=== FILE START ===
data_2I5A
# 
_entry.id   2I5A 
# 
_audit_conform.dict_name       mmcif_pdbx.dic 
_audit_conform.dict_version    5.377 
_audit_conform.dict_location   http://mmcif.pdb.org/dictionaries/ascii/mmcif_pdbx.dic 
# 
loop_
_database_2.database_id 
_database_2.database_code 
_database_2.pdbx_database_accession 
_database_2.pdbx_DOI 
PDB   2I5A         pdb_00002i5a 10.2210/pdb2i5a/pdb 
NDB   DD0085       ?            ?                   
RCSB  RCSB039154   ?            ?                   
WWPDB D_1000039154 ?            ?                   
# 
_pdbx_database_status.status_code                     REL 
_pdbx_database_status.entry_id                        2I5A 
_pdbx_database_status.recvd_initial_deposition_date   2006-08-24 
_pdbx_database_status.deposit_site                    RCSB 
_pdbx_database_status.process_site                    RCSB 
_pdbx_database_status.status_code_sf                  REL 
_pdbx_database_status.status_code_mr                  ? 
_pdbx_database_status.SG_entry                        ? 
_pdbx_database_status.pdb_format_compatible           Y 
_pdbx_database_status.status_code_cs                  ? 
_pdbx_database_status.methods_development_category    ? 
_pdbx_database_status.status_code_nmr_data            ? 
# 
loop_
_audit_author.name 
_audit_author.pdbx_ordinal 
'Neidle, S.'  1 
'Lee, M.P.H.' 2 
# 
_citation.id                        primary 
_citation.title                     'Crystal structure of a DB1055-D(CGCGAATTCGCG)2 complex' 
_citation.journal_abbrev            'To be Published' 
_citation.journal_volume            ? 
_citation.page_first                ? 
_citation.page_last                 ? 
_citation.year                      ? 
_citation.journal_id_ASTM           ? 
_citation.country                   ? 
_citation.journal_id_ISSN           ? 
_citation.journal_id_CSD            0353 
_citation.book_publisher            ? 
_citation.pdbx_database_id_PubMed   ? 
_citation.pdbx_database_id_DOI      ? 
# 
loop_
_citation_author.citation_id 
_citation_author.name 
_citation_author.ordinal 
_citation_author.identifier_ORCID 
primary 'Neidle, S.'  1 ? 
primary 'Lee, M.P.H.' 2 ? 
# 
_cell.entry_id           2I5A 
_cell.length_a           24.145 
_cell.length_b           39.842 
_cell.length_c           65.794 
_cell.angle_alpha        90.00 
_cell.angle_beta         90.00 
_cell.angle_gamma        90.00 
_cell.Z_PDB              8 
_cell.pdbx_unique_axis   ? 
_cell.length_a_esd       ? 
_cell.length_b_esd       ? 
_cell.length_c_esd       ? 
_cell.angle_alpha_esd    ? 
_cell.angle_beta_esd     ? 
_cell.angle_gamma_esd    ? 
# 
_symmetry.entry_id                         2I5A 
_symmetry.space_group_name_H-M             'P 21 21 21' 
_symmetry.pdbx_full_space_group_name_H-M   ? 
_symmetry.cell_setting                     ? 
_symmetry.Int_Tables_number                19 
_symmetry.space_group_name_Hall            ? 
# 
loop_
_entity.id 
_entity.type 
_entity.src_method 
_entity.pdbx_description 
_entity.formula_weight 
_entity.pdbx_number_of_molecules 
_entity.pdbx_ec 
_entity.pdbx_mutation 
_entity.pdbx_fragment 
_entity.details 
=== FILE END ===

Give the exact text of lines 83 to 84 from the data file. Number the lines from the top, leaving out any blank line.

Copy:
# 
loop_